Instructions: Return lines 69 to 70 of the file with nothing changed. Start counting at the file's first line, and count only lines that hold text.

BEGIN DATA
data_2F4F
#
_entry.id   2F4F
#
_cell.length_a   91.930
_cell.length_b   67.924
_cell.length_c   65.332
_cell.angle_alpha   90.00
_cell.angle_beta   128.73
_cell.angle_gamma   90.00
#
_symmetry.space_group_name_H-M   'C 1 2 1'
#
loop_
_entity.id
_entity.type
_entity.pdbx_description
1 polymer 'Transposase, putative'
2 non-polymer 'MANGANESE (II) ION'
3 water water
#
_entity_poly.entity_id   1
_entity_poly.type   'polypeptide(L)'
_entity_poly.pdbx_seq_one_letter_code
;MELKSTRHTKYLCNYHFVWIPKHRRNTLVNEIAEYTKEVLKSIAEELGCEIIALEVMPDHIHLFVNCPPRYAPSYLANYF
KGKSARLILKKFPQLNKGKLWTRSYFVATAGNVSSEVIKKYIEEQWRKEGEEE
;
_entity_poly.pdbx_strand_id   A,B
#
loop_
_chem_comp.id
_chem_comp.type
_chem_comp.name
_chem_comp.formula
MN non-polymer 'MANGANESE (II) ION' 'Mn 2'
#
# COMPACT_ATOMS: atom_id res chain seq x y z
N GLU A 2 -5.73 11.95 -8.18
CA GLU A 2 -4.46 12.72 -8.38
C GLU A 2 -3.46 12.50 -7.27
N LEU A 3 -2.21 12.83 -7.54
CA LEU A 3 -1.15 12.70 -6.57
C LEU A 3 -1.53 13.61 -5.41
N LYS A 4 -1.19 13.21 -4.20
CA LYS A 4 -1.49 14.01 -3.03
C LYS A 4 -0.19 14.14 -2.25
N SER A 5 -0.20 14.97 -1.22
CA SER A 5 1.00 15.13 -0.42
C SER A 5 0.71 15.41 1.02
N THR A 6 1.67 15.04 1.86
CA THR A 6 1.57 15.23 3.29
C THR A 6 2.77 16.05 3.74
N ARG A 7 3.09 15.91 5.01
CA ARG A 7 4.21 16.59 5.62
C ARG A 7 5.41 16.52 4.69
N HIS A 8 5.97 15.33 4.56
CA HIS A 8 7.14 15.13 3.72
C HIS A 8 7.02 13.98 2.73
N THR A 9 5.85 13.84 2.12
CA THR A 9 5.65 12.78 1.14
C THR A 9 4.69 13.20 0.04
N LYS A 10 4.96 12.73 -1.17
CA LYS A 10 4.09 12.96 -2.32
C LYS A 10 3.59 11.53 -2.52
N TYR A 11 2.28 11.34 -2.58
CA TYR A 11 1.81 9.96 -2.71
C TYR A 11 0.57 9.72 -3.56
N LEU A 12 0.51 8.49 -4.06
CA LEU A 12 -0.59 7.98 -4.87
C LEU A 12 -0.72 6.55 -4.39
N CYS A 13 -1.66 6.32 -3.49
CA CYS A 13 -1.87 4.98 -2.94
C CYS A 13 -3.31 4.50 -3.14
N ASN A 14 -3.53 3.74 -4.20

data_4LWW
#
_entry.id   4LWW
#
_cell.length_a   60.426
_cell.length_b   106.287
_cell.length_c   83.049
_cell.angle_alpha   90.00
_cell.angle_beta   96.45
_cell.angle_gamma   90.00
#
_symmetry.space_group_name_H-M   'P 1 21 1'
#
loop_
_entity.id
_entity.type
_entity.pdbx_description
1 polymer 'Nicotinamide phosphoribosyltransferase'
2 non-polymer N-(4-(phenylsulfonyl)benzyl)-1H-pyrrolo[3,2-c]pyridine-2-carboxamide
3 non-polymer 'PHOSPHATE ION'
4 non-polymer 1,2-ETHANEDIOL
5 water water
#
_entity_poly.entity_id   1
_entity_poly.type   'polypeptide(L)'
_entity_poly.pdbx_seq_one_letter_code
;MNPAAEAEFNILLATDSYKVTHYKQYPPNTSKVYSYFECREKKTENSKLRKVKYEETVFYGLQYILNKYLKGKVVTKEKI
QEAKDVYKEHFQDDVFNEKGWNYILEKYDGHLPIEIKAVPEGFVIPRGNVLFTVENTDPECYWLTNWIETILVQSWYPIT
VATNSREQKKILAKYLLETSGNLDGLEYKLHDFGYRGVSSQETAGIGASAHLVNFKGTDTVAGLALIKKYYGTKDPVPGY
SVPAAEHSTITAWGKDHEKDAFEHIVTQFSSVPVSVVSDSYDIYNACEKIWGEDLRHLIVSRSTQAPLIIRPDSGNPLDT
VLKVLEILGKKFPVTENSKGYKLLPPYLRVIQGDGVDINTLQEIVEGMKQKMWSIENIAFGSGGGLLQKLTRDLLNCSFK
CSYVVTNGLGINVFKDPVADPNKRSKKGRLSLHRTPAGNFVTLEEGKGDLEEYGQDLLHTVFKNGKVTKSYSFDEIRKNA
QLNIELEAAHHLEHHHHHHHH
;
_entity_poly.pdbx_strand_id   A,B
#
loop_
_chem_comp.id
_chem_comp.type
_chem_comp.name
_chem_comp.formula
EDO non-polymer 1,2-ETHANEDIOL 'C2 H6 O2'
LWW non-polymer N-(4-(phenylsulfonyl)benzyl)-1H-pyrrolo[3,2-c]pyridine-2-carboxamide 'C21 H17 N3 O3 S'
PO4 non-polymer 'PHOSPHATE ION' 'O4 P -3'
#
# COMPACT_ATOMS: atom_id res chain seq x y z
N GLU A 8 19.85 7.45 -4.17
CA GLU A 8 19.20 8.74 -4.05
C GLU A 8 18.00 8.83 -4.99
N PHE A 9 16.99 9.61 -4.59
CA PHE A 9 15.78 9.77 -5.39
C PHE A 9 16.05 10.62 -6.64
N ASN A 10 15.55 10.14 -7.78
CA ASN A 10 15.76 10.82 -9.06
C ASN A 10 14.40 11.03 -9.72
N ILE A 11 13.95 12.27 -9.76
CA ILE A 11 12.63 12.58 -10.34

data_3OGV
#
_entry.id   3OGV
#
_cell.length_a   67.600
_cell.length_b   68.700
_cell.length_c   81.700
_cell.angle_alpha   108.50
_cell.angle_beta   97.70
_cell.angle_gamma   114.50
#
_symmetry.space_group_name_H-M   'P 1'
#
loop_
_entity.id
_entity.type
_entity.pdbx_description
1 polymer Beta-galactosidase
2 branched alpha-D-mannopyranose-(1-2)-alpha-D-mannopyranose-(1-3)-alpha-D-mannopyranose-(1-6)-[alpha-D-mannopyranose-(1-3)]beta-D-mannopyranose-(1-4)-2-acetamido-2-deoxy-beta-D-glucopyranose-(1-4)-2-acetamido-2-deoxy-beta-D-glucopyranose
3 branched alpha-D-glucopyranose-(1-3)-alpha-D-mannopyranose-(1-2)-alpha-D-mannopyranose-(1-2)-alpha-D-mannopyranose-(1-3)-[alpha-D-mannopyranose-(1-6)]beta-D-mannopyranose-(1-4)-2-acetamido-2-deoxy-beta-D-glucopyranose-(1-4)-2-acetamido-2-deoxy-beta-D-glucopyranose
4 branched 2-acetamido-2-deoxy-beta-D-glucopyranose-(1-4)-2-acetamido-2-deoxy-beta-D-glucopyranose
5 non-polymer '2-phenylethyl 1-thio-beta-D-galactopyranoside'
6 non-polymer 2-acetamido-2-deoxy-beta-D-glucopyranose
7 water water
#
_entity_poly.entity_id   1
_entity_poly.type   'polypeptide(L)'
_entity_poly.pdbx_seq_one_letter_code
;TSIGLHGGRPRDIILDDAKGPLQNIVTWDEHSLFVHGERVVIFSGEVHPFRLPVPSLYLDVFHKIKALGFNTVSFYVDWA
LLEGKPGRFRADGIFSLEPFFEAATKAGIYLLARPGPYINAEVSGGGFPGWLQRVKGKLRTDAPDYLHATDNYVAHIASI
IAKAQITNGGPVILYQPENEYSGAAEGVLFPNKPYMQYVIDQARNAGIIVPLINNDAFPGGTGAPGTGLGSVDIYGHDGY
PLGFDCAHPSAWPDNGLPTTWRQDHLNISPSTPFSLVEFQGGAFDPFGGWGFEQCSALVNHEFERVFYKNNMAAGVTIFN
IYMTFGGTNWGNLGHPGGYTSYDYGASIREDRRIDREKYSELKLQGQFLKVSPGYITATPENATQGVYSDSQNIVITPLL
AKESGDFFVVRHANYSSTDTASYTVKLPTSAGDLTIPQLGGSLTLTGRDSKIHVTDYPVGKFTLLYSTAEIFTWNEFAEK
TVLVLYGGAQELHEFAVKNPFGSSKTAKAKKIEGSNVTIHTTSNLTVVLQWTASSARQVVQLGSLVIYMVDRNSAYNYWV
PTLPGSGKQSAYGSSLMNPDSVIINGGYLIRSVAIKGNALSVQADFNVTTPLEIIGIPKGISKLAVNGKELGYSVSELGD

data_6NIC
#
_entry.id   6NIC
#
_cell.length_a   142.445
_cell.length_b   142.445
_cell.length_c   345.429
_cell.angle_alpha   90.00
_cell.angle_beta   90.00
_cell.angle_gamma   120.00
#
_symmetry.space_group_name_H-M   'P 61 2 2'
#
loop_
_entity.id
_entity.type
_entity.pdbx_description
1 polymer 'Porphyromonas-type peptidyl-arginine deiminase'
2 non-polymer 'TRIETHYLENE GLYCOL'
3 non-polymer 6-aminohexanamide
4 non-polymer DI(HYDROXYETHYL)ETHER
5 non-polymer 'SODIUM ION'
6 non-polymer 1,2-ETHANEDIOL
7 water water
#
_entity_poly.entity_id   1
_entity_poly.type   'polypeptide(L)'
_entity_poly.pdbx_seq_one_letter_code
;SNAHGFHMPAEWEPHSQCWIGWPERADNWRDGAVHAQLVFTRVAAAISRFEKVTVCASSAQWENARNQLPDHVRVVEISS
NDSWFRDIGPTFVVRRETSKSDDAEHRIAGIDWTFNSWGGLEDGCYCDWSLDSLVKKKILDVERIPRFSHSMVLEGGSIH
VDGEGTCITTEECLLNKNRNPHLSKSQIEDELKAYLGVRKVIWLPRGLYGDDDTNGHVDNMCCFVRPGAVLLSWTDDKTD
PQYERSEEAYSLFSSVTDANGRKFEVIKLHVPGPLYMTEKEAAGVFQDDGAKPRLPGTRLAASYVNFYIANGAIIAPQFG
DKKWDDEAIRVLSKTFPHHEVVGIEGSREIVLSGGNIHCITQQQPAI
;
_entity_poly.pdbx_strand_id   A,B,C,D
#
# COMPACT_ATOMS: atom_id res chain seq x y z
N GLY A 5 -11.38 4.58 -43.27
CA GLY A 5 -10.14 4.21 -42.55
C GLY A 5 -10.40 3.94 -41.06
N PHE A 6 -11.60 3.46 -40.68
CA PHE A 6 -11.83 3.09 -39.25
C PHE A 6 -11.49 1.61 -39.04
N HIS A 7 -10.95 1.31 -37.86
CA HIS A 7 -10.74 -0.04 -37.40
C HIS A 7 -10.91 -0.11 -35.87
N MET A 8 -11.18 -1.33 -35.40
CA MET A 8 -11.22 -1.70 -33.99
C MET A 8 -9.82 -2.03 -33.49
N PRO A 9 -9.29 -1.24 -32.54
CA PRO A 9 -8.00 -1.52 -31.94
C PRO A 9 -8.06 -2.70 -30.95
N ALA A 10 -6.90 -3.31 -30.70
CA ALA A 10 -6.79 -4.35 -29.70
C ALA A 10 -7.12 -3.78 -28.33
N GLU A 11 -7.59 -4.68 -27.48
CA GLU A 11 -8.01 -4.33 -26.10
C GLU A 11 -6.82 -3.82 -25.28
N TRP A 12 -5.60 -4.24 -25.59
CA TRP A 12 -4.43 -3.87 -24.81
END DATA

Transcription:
CA LEU A 12 -0.59 7.98 -4.87
C LEU A 12 -0.72 6.55 -4.39